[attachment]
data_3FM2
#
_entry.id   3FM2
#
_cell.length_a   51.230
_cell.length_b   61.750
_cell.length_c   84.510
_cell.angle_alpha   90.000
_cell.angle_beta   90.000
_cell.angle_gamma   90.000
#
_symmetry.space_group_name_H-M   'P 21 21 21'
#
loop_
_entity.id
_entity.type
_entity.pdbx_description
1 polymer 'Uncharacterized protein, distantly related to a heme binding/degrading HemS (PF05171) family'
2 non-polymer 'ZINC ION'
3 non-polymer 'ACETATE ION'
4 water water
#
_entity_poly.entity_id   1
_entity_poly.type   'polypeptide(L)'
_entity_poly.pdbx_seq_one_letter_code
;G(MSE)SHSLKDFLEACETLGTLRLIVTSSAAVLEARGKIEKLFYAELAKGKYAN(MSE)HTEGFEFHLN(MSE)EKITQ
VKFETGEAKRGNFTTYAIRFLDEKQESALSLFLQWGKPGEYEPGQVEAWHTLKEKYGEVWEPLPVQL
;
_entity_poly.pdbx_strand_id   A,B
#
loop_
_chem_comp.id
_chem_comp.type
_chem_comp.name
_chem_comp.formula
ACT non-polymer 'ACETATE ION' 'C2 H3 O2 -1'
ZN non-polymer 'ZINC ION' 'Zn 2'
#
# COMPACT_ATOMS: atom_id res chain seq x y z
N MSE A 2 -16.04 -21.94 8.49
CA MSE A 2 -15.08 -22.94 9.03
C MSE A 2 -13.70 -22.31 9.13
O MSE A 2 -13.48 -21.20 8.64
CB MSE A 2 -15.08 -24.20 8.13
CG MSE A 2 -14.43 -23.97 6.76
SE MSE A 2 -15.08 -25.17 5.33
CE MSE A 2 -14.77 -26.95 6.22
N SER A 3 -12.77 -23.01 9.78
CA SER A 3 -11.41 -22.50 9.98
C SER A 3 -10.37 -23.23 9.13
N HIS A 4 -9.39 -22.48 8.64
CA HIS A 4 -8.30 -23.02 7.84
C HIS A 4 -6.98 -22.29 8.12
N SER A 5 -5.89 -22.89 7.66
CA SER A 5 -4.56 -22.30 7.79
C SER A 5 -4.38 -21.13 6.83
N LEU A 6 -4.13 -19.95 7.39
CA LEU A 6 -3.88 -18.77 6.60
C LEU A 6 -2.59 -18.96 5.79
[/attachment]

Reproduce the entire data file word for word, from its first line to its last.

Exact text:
data_3FM2
#
_entry.id   3FM2
#
_cell.length_a   51.230
_cell.length_b   61.750
_cell.length_c   84.510
_cell.angle_alpha   90.000
_cell.angle_beta   90.000
_cell.angle_gamma   90.000
#
_symmetry.space_group_name_H-M   'P 21 21 21'
#
loop_
_entity.id
_entity.type
_entity.pdbx_description
1 polymer 'Uncharacterized protein, distantly related to a heme binding/degrading HemS (PF05171) family'
2 non-polymer 'ZINC ION'
3 non-polymer 'ACETATE ION'
4 water water
#
_entity_poly.entity_id   1
_entity_poly.type   'polypeptide(L)'
_entity_poly.pdbx_seq_one_letter_code
;G(MSE)SHSLKDFLEACETLGTLRLIVTSSAAVLEARGKIEKLFYAELAKGKYAN(MSE)HTEGFEFHLN(MSE)EKITQ
VKFETGEAKRGNFTTYAIRFLDEKQESALSLFLQWGKPGEYEPGQVEAWHTLKEKYGEVWEPLPVQL
;
_entity_poly.pdbx_strand_id   A,B
#
loop_
_chem_comp.id
_chem_comp.type
_chem_comp.name
_chem_comp.formula
ACT non-polymer 'ACETATE ION' 'C2 H3 O2 -1'
ZN non-polymer 'ZINC ION' 'Zn 2'
#
# COMPACT_ATOMS: atom_id res chain seq x y z
N MSE A 2 -16.04 -21.94 8.49
CA MSE A 2 -15.08 -22.94 9.03
C MSE A 2 -13.70 -22.31 9.13
O MSE A 2 -13.48 -21.20 8.64
CB MSE A 2 -15.08 -24.20 8.13
CG MSE A 2 -14.43 -23.97 6.76
SE MSE A 2 -15.08 -25.17 5.33
CE MSE A 2 -14.77 -26.95 6.22
N SER A 3 -12.77 -23.01 9.78
CA SER A 3 -11.41 -22.50 9.98
C SER A 3 -10.37 -23.23 9.13
N HIS A 4 -9.39 -22.48 8.64
CA HIS A 4 -8.30 -23.02 7.84
C HIS A 4 -6.98 -22.29 8.12
N SER A 5 -5.89 -22.89 7.66
CA SER A 5 -4.56 -22.30 7.79
C SER A 5 -4.38 -21.13 6.83
N LEU A 6 -4.13 -19.95 7.39
CA LEU A 6 -3.88 -18.77 6.60
C LEU A 6 -2.59 -18.96 5.79